• The following Water Supply Projects and Dam/Irrigation

Projects have been completed by the Buhari Administration:

o Central Ogbia Regional Water Project, in Bayelsa

o Sabke/Dutsi/Mashi Water Supply Project, in Katsina

o Northern Ishan Regional Water Supply Project, serving

Ugboha and Uromi communities of Edo State.

o Kashimbila Dam, Taraba State

o Ogwashi-Uku Dam, Delta State

o Shagari Dam Irrigation Project, Sokoto State

o Rehabilitation of Ojirami Dam Water Supply Project, Edo State

  • More than 70 Ecological Fund projects awarded and completed by the Buhari Administration, across the six geopolitical zones of Nigeria (Flood Control, Erosion Control, Bridges and Dams, Channelization and Desilting, etc)
  • In 2017 Nigeria retained her Federal Aviation Administration (FAA) Category 1 status, after a routine international audit.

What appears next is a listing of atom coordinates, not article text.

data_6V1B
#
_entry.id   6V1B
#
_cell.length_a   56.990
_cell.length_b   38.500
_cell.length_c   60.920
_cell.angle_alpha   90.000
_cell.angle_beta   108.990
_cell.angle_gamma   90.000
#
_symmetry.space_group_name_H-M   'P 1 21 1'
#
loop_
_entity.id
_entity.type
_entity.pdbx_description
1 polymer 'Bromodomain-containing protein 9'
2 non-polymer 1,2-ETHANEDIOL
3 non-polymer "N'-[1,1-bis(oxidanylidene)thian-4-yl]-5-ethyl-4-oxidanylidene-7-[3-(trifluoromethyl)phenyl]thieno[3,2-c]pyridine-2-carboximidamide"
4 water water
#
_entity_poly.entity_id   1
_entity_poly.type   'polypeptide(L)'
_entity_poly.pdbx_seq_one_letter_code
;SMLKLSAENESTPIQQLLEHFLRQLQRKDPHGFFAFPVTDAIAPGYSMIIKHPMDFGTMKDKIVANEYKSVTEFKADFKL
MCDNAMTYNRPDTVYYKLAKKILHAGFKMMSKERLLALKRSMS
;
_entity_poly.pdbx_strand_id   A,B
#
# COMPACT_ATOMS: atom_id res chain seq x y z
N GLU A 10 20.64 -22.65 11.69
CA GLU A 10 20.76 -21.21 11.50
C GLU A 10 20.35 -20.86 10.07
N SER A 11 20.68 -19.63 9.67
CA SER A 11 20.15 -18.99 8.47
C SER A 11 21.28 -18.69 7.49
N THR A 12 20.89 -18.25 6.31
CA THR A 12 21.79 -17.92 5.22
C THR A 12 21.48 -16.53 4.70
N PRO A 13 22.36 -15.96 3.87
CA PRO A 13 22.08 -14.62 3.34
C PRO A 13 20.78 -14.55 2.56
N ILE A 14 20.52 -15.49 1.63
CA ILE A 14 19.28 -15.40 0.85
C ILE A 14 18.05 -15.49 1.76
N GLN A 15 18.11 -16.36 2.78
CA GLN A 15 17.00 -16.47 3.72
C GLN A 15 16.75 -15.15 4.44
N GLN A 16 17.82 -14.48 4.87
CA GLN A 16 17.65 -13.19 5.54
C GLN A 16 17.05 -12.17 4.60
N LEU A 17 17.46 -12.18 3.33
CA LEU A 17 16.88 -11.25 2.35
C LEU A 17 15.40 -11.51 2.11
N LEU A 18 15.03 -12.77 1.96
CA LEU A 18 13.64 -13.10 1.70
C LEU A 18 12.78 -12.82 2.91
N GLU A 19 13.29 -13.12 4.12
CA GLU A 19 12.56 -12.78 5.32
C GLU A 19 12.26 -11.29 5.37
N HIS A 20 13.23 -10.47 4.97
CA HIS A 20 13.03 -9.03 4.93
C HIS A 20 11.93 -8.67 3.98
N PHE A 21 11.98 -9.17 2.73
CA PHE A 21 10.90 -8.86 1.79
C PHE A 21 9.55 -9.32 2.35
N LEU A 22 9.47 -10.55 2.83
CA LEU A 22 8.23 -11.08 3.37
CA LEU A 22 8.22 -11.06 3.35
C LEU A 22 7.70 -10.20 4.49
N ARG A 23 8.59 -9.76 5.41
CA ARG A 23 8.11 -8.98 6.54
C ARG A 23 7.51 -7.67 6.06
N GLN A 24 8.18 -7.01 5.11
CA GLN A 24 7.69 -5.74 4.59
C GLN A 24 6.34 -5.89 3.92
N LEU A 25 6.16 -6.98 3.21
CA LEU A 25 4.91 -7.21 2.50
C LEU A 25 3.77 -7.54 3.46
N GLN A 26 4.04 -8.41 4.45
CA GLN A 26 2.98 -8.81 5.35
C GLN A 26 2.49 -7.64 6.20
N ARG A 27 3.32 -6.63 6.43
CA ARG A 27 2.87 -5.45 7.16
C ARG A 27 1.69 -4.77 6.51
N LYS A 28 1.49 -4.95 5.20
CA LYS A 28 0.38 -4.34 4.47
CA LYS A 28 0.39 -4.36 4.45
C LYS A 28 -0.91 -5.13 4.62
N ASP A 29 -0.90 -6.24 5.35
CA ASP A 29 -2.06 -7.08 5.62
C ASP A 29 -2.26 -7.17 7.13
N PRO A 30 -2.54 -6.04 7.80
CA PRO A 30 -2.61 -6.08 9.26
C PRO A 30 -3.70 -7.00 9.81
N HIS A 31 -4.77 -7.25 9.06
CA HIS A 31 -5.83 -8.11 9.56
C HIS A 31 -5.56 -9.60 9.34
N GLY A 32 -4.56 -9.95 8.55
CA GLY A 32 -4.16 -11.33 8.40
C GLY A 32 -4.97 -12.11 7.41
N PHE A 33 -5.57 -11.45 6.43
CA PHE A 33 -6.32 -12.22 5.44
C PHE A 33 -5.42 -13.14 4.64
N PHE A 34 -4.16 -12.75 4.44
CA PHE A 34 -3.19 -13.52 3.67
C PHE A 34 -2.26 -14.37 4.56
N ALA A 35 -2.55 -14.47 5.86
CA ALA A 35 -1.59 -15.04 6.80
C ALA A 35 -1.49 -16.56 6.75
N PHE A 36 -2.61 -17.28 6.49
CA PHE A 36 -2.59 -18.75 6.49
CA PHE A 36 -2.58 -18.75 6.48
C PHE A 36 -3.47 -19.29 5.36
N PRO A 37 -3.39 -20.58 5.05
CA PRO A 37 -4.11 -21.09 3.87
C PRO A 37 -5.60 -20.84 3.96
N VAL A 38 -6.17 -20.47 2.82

• In January 2018, a new Maintenance Repair and Overhaul facility with the capacity for aircraft C-checks and other comprehensive levels of maintenance was established in Lagos. This facility will save Nigeria an estimated $90m annually.
  • The 25 Road Projects being funded by the N100 Billion Sukuk Bond:

o Construction of Oju/Loko–Oweto bridge over River Benue to link Loko (Nasarawa state) and Oweto (Benue state) along route F2384

o Dualisation of Abuja–Abaji–Lokoja Road section I (International Airport link road junction–Sheda Village)

o Dualisation of Suleja–Minna Road in Niger State Phase II (km 40+000-km101+000)

o Dualisation of Abuja–Abaji–Lokoja Road: Section IV Koton Karfe–Lokoja in Kogi State

o Dualisation of Lokoja-Benin Road: Obajana–Okene in Kogi State

o Dualisation of Kano–Maiduguri Road linking Kano– Jigawa–Bauchi–Yobe

o Dualisation of Kano–Maiduguri Road linking Kano– Jigawa–Bauchi–Yobe–Borno States. Section III (Azare– Potiskum) in Bauchi

o Dualisation of Kano–Maiduguri Road linking Kano– Jigawa–Bauchi–Yobe–Borno States. Section IV (Potiskum–Damaturu road) in Yobe